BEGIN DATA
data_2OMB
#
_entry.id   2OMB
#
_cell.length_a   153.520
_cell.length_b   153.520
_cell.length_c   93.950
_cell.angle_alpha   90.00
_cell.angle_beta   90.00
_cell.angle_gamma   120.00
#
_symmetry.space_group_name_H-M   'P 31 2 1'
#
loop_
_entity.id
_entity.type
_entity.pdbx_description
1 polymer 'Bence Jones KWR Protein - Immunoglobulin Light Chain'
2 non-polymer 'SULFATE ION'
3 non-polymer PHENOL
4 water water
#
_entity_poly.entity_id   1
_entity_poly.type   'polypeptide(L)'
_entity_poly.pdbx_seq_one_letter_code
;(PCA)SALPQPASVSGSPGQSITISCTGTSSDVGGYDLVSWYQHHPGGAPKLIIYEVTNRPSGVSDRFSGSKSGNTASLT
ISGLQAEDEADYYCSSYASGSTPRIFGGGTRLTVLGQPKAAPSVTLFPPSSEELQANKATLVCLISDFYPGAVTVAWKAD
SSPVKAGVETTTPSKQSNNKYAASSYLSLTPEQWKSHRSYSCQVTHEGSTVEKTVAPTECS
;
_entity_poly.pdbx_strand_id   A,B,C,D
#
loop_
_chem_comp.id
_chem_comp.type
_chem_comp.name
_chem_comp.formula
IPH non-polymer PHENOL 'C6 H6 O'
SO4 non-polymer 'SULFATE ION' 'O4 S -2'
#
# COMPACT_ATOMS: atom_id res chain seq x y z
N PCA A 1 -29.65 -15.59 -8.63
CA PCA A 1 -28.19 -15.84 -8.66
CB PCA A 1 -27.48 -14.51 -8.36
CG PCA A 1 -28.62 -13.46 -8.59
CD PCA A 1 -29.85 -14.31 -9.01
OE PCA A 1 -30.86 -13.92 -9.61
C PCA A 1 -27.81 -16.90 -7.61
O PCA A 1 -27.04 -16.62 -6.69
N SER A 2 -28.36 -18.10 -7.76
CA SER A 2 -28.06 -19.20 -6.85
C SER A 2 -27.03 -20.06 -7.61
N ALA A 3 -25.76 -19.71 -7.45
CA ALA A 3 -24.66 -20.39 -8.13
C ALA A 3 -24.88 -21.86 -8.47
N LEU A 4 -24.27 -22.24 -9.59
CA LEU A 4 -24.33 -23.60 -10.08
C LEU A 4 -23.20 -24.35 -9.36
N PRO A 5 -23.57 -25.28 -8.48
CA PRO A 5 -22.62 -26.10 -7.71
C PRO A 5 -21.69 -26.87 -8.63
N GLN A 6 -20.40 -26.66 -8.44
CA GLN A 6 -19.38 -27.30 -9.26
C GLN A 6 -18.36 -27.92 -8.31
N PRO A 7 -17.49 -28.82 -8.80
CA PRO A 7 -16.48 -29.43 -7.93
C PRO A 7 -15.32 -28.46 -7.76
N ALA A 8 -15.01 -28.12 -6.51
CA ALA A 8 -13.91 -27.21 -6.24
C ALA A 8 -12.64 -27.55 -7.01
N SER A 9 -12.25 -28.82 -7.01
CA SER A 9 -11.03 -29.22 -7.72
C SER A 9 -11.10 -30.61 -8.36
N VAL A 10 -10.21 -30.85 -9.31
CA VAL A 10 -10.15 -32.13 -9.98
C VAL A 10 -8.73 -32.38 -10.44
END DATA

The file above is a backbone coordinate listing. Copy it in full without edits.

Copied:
data_2OMB
#
_entry.id   2OMB
#
_cell.length_a   153.520
_cell.length_b   153.520
_cell.length_c   93.950
_cell.angle_alpha   90.00
_cell.angle_beta   90.00
_cell.angle_gamma   120.00
#
_symmetry.space_group_name_H-M   'P 31 2 1'
#
loop_
_entity.id
_entity.type
_entity.pdbx_description
1 polymer 'Bence Jones KWR Protein - Immunoglobulin Light Chain'
2 non-polymer 'SULFATE ION'
3 non-polymer PHENOL
4 water water
#
_entity_poly.entity_id   1
_entity_poly.type   'polypeptide(L)'
_entity_poly.pdbx_seq_one_letter_code
;(PCA)SALPQPASVSGSPGQSITISCTGTSSDVGGYDLVSWYQHHPGGAPKLIIYEVTNRPSGVSDRFSGSKSGNTASLT
ISGLQAEDEADYYCSSYASGSTPRIFGGGTRLTVLGQPKAAPSVTLFPPSSEELQANKATLVCLISDFYPGAVTVAWKAD
SSPVKAGVETTTPSKQSNNKYAASSYLSLTPEQWKSHRSYSCQVTHEGSTVEKTVAPTECS
;
_entity_poly.pdbx_strand_id   A,B,C,D
#
loop_
_chem_comp.id
_chem_comp.type
_chem_comp.name
_chem_comp.formula
IPH non-polymer PHENOL 'C6 H6 O'
SO4 non-polymer 'SULFATE ION' 'O4 S -2'
#
# COMPACT_ATOMS: atom_id res chain seq x y z
N PCA A 1 -29.65 -15.59 -8.63
CA PCA A 1 -28.19 -15.84 -8.66
CB PCA A 1 -27.48 -14.51 -8.36
CG PCA A 1 -28.62 -13.46 -8.59
CD PCA A 1 -29.85 -14.31 -9.01
OE PCA A 1 -30.86 -13.92 -9.61
C PCA A 1 -27.81 -16.90 -7.61
O PCA A 1 -27.04 -16.62 -6.69
N SER A 2 -28.36 -18.10 -7.76
CA SER A 2 -28.06 -19.20 -6.85
C SER A 2 -27.03 -20.06 -7.61
N ALA A 3 -25.76 -19.71 -7.45
CA ALA A 3 -24.66 -20.39 -8.13
C ALA A 3 -24.88 -21.86 -8.47
N LEU A 4 -24.27 -22.24 -9.59
CA LEU A 4 -24.33 -23.60 -10.08
C LEU A 4 -23.20 -24.35 -9.36
N PRO A 5 -23.57 -25.28 -8.48
CA PRO A 5 -22.62 -26.10 -7.71
C PRO A 5 -21.69 -26.87 -8.63
N GLN A 6 -20.40 -26.66 -8.44
CA GLN A 6 -19.38 -27.30 -9.26
C GLN A 6 -18.36 -27.92 -8.31
N PRO A 7 -17.49 -28.82 -8.80
CA PRO A 7 -16.48 -29.43 -7.93
C PRO A 7 -15.32 -28.46 -7.76
N ALA A 8 -15.01 -28.12 -6.51
CA ALA A 8 -13.91 -27.21 -6.24
C ALA A 8 -12.64 -27.55 -7.01
N SER A 9 -12.25 -28.82 -7.01
CA SER A 9 -11.03 -29.22 -7.72
C SER A 9 -11.10 -30.61 -8.36
N VAL A 10 -10.21 -30.85 -9.31
CA VAL A 10 -10.15 -32.13 -9.98
C VAL A 10 -8.73 -32.38 -10.44